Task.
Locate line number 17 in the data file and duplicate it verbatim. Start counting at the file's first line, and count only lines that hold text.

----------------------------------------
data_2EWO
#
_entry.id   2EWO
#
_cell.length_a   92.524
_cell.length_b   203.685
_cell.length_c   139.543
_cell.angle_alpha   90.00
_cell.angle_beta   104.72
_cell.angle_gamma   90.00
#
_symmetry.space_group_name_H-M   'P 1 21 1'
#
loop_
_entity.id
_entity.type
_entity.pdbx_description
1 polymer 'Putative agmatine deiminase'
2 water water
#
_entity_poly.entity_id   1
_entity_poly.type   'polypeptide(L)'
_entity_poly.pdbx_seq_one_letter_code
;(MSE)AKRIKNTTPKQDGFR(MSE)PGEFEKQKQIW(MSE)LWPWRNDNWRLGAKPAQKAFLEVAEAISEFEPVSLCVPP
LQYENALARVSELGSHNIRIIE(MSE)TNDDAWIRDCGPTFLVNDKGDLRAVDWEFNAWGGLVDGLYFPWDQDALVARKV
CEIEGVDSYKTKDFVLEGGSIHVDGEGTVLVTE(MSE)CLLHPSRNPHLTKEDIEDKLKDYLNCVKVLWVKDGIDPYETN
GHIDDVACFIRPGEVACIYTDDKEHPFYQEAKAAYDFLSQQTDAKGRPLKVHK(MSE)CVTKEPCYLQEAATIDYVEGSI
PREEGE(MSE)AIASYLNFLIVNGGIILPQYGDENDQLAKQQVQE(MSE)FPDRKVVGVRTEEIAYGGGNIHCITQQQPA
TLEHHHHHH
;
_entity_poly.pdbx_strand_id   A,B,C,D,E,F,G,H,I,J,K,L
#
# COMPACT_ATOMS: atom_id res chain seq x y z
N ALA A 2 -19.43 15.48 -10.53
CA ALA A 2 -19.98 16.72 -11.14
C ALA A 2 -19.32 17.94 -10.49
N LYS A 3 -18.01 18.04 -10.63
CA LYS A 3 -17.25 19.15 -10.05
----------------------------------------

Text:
_entity.pdbx_description